Yousuf Karsh was born in 1908 and although him and his family faced a time of tribulation he went on to become a very successful photographer. He has photographed some of the most accomplished individuals of the 20th century. In 1926 he took an interest in photography when his uncle first gave him a camera. He would walk around with the small camera every weekend. He has traveled internationally and taken photographs of Winston Churchill. He has won several awards for his work and has been a guest on several television shows: such as Larry King, and 60 minutes. In 1992 he closed his studio and in 1997 retired.
What I enjoy about Karsh’s photographs are that they black and white, and that no matter who or what he photographed each photograph tells a story.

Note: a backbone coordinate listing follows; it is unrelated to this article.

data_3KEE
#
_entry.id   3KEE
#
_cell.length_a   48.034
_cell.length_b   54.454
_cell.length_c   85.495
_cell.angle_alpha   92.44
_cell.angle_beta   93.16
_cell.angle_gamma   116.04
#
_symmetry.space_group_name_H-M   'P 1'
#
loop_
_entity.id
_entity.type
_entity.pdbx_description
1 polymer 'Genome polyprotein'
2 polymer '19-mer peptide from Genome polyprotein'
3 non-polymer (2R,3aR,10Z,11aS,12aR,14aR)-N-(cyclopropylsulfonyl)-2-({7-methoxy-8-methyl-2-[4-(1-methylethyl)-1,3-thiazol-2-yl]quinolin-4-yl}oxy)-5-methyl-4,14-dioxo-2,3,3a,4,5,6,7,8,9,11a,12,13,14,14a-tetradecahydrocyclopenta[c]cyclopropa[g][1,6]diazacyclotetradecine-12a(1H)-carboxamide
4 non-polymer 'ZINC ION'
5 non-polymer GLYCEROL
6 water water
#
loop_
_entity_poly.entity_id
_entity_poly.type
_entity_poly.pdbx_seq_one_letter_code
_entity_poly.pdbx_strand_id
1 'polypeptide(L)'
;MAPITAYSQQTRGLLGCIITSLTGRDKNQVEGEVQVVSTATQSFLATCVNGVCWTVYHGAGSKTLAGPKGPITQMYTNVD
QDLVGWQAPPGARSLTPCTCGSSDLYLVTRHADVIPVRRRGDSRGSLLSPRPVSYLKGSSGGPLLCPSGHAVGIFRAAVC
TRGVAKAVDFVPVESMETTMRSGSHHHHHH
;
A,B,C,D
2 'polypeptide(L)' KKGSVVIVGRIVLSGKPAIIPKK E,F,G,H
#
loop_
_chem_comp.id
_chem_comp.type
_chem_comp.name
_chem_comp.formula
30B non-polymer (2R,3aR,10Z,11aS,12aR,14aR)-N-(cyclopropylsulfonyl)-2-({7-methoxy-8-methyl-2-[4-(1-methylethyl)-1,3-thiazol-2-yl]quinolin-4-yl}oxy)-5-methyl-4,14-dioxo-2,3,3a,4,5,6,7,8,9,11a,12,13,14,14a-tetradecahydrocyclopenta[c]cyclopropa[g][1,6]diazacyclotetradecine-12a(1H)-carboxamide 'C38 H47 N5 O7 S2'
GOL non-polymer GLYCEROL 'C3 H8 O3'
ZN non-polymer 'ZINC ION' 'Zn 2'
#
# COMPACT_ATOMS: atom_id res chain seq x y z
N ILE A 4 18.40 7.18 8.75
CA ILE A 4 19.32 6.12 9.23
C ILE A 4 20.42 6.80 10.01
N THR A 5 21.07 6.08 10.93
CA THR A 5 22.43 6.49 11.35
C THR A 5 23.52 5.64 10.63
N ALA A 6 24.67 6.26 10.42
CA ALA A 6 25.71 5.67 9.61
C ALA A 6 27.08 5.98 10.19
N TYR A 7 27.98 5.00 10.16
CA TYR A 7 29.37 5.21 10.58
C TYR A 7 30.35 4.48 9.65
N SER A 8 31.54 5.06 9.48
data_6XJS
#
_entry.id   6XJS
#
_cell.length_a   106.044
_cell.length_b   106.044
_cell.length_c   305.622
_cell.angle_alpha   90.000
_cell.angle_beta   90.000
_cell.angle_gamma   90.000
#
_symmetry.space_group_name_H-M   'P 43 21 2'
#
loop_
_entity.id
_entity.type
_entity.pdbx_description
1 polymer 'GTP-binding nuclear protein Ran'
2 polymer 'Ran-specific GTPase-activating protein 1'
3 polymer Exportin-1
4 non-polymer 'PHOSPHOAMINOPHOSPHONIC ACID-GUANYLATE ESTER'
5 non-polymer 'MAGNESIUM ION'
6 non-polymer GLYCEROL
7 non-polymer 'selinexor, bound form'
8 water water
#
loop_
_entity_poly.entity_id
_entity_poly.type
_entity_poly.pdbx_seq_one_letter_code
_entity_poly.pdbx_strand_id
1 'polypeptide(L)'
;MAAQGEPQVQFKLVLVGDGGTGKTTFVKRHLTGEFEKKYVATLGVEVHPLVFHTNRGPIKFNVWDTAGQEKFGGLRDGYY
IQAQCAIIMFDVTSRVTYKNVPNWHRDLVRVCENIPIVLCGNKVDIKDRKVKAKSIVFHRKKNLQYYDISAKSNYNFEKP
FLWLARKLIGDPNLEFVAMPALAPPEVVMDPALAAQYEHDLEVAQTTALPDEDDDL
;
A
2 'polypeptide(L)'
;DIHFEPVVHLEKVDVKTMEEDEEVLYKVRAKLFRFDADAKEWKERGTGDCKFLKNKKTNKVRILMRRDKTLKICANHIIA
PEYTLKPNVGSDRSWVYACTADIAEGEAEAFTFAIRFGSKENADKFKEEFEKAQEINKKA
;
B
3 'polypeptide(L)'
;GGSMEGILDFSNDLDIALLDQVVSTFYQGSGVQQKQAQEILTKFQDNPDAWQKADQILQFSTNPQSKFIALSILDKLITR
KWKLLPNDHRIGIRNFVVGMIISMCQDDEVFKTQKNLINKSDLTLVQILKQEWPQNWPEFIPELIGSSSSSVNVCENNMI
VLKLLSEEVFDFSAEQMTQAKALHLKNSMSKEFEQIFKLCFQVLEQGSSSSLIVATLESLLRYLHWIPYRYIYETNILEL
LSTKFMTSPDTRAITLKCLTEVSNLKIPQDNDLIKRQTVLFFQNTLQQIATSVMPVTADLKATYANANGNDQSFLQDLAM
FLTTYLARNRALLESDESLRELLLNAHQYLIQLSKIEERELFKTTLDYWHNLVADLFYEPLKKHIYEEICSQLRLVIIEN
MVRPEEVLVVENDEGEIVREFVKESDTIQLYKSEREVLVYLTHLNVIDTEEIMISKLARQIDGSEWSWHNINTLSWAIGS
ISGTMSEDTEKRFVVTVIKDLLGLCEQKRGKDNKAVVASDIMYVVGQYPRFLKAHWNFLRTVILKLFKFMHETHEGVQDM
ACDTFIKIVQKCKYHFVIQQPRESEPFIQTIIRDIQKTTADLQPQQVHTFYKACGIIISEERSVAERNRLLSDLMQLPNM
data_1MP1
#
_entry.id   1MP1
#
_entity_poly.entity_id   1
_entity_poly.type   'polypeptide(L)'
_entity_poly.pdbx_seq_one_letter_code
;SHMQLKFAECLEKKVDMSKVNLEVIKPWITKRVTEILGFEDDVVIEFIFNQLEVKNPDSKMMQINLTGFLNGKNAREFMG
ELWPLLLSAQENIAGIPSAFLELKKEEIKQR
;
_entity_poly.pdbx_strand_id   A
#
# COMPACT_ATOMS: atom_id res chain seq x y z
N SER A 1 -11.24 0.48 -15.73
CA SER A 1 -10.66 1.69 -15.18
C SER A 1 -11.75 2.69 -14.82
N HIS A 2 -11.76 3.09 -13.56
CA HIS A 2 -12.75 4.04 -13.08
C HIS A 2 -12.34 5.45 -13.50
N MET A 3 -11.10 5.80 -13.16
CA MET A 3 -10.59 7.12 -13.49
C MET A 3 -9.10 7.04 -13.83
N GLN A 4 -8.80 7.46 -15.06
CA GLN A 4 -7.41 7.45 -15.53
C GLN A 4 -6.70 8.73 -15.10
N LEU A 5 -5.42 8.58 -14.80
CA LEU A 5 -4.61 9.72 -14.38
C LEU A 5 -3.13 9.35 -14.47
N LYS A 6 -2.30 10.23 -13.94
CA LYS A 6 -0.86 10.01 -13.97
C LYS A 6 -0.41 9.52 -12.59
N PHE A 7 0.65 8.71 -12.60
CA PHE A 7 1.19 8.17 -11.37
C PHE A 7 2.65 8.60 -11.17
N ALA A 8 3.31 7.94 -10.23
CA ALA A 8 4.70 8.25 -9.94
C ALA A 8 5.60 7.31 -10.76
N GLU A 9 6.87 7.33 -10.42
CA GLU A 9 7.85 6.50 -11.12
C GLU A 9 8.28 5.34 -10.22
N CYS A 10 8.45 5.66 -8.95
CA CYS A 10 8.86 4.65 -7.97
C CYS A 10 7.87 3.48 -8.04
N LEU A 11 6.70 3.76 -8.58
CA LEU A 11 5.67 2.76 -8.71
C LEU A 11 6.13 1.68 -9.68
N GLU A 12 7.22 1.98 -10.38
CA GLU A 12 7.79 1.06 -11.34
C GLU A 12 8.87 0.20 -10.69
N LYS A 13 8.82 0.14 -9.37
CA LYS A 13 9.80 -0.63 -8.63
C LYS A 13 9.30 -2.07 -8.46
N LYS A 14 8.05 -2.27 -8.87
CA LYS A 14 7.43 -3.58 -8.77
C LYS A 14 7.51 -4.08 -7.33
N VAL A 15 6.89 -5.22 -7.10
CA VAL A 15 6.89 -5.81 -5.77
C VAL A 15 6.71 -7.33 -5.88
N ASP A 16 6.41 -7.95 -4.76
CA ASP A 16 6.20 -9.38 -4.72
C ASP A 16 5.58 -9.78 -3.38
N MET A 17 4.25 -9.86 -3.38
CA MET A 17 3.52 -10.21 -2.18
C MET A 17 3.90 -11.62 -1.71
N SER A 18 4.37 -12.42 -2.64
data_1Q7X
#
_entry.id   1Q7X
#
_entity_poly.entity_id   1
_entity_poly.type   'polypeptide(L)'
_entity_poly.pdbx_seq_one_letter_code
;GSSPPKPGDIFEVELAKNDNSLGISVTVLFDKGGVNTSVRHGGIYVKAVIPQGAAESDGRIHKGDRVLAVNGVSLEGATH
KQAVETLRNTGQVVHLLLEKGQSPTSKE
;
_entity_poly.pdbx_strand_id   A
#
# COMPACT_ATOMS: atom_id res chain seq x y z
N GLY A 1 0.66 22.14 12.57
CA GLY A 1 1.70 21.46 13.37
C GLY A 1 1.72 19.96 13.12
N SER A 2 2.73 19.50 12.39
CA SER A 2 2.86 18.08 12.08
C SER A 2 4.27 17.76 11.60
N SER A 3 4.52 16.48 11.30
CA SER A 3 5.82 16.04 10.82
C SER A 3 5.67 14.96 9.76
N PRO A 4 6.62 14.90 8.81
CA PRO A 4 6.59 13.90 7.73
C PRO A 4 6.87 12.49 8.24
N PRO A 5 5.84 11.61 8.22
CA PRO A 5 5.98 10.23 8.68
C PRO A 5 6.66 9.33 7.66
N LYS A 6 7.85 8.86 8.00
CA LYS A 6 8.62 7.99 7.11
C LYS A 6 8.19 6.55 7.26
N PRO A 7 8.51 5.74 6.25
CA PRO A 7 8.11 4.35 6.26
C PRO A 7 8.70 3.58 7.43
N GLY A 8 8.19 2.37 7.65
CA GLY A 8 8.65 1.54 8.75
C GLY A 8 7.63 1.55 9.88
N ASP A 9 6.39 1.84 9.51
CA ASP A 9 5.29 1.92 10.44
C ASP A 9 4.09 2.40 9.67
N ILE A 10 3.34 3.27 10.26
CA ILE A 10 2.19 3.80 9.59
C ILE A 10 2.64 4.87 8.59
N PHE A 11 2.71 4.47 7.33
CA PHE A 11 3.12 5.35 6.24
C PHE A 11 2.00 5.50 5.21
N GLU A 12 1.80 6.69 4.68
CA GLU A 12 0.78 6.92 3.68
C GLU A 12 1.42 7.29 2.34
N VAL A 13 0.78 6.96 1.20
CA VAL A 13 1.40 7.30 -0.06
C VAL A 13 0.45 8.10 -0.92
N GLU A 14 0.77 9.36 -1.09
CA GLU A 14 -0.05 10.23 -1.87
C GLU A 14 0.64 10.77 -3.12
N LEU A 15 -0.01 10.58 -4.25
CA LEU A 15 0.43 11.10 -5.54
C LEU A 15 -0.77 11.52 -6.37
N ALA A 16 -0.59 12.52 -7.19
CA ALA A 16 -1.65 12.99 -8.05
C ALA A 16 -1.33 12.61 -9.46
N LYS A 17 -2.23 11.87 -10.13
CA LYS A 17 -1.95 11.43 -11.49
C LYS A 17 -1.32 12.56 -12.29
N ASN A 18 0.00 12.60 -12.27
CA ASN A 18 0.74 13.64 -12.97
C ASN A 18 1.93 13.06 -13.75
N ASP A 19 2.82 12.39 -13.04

Jacqueline Kennedy In 1957, this photograph was taken, before husband was elected president and was still the Senator of Massachusetts. In this photograph you can see the youth in her face and I really like the way she is looking away from the camera.
General Dwight Eisenhower 1946. Karsh said ” Eisenhower appeared confident and imperturbable, a man certain of his course. Having witnessed intimately the tragedy of war, he still had strong faith and trust in mankind.”
Mother Teresa in 1988 during a fancy luncheon which she declined she ate in the kitchen instead. She at first refused to take the photograph, but charged her mind and said she would if it would help he order. I love how he captured her in such a modest state and for a good cause.